Social Blog What is Functional Testing
April 16, 2020

What Is Non Functional Testing?

Automation
Continuous Testing

First, a definition.

What Is Non Functional Testing?

Non Functional testing verifies how applications work by examining things like performance, accessibility, and UX.

Difference Between Functional and Non Functional Testing

The difference between functional and non functional testing is what they test.

Functional testing ensures that functions and features of the application work properly. Non functional testing examines other aspects of how well the application works.

Functional testing tests the functionality of an app. Non functional testing tests the performance of these functions.

Some examples of functional testing include unit testing, integration testing, API testing, exploratory testing, and critical business flows testing, These all test functional aspects of the website or mobile app.

Examples of non functional testing types are listed down below.

Why You Need Non Functional Testing

Non functional testing is just as critical as functional testing. And because teams need to conduct a mix of different types of testing, you need to be doing both.

Non functional testing makes applications more usable and more reliable. Unfortunately, it can often be rushed in an effort to meet release deadlines.

When non functional testing is overlooked, performance and UX defects can leave users with a bad experience and cause brand damage. Worse, applications could crash with an influx of users. Accessibility defects can result in compliance fines. And their security could be at risk.

Non Functional Testing Types

Non functional testing is an umbrella term. There are many non functional testing types. Here are a few.

  • Accessibility testing — Tests how usable the app is to users with disabilities, such as vision impairment.
  • Availability testing — Tests how often the app is accessible and readily available for use.
  • Compliance testing — Tests whether an app meets specified requirements or regulations.
  • Configuration testing — Tests an app against software and hardware variations.
  • Disaster recovery testing — Tests recovery of business-critical applications in emergency situations.
  • Endurance testing — Tests an app under a heavy load over an extended period of time.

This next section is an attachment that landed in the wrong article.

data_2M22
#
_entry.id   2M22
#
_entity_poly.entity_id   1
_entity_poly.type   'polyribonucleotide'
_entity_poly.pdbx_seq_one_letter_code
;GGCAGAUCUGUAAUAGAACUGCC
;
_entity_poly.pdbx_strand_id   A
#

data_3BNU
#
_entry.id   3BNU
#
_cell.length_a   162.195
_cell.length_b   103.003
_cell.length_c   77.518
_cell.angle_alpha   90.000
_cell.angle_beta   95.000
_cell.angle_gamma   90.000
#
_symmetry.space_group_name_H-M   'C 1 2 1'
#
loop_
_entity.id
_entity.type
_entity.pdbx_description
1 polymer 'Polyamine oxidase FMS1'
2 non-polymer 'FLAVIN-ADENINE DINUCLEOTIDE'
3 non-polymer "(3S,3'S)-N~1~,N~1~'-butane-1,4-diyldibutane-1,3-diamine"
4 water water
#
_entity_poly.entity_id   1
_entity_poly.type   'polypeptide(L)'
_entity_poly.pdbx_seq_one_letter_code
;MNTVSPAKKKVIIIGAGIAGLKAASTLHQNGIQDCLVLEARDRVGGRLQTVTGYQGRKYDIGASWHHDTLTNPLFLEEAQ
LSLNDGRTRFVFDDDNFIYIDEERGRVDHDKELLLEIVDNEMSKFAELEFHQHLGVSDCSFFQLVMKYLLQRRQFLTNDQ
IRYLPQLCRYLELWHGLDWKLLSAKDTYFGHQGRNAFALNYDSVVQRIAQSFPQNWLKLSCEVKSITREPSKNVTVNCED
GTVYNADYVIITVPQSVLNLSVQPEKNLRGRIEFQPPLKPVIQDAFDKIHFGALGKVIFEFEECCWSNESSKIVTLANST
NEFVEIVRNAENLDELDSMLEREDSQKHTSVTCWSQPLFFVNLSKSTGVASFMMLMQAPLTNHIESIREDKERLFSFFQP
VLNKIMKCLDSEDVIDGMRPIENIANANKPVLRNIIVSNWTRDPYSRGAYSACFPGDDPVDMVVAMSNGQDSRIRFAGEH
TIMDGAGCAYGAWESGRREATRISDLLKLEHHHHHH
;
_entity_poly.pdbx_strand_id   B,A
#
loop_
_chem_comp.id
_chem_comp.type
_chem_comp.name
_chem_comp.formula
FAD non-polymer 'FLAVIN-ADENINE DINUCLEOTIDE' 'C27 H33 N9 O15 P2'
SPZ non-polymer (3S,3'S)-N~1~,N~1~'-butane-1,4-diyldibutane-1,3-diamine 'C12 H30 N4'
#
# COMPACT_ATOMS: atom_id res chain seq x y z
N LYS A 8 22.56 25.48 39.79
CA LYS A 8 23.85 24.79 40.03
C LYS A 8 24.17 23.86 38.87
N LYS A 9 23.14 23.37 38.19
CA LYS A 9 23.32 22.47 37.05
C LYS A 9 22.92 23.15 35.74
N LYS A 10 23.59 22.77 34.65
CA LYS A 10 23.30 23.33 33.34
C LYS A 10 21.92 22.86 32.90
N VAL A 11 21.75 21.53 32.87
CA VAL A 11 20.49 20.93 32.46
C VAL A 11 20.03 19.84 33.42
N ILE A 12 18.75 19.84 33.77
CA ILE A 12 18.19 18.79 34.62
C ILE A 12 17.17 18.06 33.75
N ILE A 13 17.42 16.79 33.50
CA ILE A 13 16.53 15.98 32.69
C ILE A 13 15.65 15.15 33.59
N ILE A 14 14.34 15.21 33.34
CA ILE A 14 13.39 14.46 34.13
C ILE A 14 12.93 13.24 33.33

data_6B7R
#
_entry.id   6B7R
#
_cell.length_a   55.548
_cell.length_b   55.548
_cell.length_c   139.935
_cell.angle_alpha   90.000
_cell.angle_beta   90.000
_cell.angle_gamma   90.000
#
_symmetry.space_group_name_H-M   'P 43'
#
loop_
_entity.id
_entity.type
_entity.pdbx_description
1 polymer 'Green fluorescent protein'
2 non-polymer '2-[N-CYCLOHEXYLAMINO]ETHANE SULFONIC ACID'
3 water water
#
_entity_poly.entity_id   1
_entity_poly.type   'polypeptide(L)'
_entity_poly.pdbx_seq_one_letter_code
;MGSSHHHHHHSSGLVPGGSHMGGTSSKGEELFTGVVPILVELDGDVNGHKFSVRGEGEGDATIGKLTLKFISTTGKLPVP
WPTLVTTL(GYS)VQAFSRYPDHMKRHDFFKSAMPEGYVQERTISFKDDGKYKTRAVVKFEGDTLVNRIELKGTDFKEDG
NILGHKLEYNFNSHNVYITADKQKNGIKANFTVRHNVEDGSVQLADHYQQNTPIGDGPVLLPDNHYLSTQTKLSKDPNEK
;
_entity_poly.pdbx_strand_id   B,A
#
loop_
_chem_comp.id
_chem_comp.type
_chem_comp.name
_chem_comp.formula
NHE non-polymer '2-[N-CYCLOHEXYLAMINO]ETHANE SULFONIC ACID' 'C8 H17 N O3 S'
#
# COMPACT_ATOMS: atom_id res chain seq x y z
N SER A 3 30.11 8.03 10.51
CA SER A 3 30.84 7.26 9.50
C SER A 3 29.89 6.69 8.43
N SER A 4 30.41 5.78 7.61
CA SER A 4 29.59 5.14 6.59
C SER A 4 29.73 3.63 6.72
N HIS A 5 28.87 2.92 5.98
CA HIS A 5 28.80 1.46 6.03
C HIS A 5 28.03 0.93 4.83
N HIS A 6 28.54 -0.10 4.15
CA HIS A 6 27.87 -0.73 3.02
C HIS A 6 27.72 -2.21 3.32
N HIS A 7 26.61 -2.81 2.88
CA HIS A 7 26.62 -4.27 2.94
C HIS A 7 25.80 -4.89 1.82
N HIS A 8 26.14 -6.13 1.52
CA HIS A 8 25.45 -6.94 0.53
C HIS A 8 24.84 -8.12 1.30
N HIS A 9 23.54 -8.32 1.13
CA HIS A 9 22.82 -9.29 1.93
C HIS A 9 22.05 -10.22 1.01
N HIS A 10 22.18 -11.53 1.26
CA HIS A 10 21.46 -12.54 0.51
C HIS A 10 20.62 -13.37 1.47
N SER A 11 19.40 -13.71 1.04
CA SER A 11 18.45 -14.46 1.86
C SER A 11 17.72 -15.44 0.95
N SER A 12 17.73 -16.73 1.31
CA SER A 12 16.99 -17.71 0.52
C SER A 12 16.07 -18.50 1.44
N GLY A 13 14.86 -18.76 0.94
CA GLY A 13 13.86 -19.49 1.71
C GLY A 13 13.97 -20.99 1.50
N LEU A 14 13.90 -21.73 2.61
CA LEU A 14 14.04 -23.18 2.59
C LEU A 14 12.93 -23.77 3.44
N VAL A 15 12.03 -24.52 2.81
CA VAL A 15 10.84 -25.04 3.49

• Failover testing — Tests an app’s backup system in the event of a system failure. 
  • Geolocation testing — Tests location-based scenarios on an app.
  • Internationalization testing — Tests if an app can adapt to regional languages and other factors based on location.
  • Load testing — Tests an app’s performance under peak conditions.
  • Maintainability testing — Tests the app’s ability to update.
  • Performance testing — Tests the speed and responsiveness of an app under various conditions.
  • Portability testing — Tests how an app transfers from one software or operational environment to another.
  • Resilience testing — Tests an app’s ability to perform under stressed conditions.
  • Security testing — Tests an app’s security mechanisms to reveal vulnerabilities.
  • Scalability testing — Tests an app’s ability to scale up or down as user requests vary.
  • Stress testing — Tests an app’s stability under heavy loads or extreme conditions.
  • Usability testing — Tests an app’s ease of use.

The Risks of Testing Too Late

The traditional approach towards non-functional testing means it occurs at the end of the software delivery process, sometimes even extending beyond. Too often, non functional testing is either left to the end of the cycle or done only partially. Or, it’s outsourced externally, where it is performed manually due to a lack of time and automation abilities. 

In these cases, critical tests don’t run in time to fully guarantee the delivery readiness of upcoming releases. This risks brand damage, compliance issues, and worse.

Shifting Non Functional Testing Left

What can be done to fix this?

Modern testing frameworks and cloud-based solutions allow earlier testing in the SDLC. These allow for identification and resolution of non functional testing defects. Without non functional testing early in the cycle, these defects have the potential to delay release. Non functional testing thus reduces costs, unnecessary effort, and risk.

Early testing also smooths the transition from development to functional and non functional testing.

Technology is only one half of the equation though. A cultural commitment to Agile principles is also needed. Teams need to constantly monitor and fine tune their tests so that they are aligned, well-perceived, and trusted.

Bottom Line

Non functional testing is a critical part of any testing strategy. But it has to be able to scale to your testing needs.

Try non functional testing with Perfecto’s cloud testing platform.

Execute your tests with real user conditions against devices and browsers in the cloud. Perfecto makes it easy to scale and analyze tests.

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